How much is my antique chair worth?
Have you recently inherited or purchased an antique chair and want to know its value? Mearto provides quick and affordable online appraisals of antique chairs. All you have to do is click on the “Start Appraisal” button above and follow the steps to send us information about and images of your antique chair. One of our qualified and experienced specialists will review and get back to you with a fair market and insurance value, typically within 48 hours.
Have questions about the valuation provided, or would you like some advice about selling your antique chair? We are here to help! Our platform allows you to chat back and forth with a specialist to ensure that all of your questions are answered.
What is the history of the chair?
Antique chairs are valued by collectors because of the unique history and development of these items over the years. Before the 1600s, chairs were only available for the master and mistress of the house. For the others, they are only allowed to sit on benches or stools. It was after the end of the Middle Ages when chairs were manufactured. Prior to this, only benches were the available types of seating. But by the 17th century onwards, they were increasingly manufactured although still in limited quantities.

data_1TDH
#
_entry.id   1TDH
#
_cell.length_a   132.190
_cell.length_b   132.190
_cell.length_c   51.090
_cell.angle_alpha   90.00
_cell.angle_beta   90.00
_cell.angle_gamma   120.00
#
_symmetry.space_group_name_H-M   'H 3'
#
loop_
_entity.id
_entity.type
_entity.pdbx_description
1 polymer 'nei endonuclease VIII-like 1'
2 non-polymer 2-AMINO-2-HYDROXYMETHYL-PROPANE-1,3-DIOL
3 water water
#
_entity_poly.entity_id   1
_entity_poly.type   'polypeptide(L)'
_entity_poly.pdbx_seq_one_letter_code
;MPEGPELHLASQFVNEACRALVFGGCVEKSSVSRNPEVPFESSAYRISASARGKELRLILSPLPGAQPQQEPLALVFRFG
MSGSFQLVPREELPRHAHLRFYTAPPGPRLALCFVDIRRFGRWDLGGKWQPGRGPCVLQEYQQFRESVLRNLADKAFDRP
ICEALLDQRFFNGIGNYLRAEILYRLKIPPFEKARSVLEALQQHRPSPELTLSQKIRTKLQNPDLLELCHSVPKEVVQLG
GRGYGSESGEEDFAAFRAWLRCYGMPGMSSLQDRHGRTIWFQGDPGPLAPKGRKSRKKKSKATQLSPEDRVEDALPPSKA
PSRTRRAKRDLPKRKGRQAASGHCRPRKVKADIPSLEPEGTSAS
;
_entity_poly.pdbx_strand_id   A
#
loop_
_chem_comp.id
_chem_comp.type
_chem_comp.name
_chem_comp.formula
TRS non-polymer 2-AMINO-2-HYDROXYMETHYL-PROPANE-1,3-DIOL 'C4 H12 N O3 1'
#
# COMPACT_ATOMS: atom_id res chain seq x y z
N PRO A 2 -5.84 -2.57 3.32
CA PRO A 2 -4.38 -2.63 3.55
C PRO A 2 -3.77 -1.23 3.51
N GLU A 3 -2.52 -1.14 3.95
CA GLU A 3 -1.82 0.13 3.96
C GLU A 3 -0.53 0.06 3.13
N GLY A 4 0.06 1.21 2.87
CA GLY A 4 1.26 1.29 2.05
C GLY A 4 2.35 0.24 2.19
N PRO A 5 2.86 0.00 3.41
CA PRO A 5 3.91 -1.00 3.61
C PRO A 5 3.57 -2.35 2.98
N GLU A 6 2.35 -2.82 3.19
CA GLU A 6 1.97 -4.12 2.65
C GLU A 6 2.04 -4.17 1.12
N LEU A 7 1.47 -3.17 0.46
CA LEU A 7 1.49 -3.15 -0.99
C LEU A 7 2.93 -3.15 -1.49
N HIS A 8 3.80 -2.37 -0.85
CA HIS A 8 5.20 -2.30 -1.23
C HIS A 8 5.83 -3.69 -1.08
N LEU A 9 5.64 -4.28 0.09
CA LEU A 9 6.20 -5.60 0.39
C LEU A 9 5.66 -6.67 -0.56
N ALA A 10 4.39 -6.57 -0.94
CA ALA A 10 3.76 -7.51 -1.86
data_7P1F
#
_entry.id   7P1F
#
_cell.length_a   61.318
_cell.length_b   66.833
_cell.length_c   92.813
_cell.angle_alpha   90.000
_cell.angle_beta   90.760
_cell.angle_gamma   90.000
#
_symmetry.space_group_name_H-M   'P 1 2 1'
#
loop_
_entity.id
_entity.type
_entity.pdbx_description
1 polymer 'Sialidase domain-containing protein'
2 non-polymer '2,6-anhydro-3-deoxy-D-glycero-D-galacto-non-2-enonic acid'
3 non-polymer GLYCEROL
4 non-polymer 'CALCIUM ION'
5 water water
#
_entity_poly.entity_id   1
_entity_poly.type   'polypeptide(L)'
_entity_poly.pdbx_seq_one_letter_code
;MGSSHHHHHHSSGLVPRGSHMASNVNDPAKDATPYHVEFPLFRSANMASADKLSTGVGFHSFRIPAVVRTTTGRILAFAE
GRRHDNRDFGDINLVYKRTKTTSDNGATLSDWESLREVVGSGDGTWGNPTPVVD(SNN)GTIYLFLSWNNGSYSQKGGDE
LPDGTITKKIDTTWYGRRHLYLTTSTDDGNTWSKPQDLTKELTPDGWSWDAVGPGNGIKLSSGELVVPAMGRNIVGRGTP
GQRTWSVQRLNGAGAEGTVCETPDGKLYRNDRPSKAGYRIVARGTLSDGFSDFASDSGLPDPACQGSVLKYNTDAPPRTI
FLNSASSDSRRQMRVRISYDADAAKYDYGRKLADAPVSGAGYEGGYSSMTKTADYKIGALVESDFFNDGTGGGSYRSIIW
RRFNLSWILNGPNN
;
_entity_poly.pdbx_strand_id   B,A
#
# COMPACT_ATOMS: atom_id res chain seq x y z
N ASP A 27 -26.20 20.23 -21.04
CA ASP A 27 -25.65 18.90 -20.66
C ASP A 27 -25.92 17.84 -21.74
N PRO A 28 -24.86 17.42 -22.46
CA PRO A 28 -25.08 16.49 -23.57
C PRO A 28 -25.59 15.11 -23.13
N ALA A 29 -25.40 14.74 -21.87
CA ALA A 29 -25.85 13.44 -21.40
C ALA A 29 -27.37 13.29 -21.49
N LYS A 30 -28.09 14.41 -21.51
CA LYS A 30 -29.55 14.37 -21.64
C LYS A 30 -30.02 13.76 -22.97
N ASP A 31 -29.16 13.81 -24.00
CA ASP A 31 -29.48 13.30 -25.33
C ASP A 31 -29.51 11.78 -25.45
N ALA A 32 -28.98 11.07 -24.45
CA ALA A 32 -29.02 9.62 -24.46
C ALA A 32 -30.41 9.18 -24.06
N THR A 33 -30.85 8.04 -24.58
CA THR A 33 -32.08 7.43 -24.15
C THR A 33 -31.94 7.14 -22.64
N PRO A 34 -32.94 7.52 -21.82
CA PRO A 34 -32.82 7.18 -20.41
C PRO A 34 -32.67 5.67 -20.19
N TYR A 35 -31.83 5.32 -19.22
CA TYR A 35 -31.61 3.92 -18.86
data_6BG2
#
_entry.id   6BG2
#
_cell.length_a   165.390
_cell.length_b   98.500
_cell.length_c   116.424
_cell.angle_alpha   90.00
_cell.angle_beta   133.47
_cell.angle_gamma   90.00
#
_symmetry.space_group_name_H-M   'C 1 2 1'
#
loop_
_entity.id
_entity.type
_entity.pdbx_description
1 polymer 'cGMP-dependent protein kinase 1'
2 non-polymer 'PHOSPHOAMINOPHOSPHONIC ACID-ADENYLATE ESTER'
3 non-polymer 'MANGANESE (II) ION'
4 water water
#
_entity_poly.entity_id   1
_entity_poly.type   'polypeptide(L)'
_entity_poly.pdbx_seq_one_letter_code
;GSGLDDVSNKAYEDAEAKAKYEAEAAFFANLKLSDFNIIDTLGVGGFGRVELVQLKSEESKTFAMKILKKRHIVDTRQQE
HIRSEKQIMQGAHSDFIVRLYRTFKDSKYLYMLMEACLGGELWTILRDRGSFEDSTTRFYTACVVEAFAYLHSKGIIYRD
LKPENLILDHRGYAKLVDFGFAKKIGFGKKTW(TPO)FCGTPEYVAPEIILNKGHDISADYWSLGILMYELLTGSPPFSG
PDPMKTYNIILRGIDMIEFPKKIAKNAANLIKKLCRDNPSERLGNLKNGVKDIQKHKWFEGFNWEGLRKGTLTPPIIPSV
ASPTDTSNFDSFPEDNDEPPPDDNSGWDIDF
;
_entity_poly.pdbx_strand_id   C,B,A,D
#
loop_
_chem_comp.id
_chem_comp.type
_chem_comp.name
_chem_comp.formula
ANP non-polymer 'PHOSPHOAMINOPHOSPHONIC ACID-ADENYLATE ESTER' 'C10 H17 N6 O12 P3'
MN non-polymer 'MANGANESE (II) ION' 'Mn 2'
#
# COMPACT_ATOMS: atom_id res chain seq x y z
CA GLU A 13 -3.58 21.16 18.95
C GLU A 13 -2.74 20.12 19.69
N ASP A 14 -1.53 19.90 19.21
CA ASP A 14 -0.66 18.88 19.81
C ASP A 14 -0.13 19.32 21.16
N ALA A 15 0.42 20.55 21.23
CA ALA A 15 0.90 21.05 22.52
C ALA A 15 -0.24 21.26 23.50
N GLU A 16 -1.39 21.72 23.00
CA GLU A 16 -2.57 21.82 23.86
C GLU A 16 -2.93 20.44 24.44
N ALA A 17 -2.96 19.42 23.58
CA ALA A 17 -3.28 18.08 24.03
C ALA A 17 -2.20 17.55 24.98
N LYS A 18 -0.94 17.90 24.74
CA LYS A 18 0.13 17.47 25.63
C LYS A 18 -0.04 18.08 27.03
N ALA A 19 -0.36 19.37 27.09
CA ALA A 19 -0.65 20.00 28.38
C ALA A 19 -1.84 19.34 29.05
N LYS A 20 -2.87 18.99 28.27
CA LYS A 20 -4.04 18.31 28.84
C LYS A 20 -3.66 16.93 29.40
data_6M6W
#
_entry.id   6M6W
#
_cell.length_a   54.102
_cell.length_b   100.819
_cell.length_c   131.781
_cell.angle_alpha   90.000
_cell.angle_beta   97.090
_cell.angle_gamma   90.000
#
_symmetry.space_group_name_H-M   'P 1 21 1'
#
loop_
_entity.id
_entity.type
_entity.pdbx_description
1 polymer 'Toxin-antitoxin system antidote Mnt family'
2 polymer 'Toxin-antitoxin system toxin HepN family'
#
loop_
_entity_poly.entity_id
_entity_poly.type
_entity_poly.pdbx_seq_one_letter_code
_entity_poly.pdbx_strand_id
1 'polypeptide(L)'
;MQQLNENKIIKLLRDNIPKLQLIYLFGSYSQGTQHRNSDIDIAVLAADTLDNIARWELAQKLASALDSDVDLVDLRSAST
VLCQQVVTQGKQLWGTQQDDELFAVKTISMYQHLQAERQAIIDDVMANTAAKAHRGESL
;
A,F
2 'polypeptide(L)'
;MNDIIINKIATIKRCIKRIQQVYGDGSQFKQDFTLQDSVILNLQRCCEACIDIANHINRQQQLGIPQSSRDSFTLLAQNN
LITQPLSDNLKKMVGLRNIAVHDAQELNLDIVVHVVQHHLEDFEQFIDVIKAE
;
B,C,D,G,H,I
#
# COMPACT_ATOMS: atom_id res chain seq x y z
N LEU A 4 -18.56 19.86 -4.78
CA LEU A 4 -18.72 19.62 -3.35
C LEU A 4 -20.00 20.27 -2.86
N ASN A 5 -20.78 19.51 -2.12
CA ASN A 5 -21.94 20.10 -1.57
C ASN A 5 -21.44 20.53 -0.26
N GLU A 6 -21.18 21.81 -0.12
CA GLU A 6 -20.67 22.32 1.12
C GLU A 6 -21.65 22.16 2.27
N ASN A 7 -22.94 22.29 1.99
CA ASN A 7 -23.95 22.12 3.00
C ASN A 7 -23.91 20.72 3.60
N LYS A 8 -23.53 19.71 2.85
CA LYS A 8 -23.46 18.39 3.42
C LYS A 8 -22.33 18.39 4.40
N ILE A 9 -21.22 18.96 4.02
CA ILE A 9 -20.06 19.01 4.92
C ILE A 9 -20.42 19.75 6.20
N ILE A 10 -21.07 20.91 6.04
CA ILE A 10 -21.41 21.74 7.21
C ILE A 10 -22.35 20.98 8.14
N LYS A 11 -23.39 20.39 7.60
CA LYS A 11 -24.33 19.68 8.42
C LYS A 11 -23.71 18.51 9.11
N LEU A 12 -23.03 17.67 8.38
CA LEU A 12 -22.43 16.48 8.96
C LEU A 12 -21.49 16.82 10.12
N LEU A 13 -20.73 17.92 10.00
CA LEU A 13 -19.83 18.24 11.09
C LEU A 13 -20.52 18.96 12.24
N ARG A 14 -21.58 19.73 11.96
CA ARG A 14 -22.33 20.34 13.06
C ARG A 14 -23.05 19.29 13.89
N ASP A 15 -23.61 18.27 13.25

During the early years of production though, the chairs feature elaborate carving on the back and arms. The elaborate designs meant that they were only relegated to people of high status. You can learn more about each of these styles that were developed over the years and their corresponding market value.
What are the different types of antique chairs?
The type of antique chair that you have is the single most important factor in determining its value. Below is a glimpse of the most common types of chairs that are sought after by collectors:
Wainscot Chairs: This type of antique chair comes with flat wooden seats and molded edge. This could cost up to five figures provided that the desirable features are present, such as marquetry, good patina, and fine cresting.
Queen Anne Chairs: If you have the Queen Anne chair, you will notice that it stands out in terms of its style. This chair is characterized by its curving outline and elongated scrolls. There are also some manufactured with bent back to fit the natural curve of the person’s back. You can get top value for this type of antique chair, provided it was manufactured to the highest standard of quality. If you can get a pair, its value will double as compared to selling single pieces of the chair.
Chippendale Chairs: Chippendale chairs are named after Thomas Chippendale, who was a famous cabinet maker. He was also an influential figure in the mid-18th century when it comes to chair design. The value of this chair is dependent on a number of factors; however, a good value single chair would average 4-figures.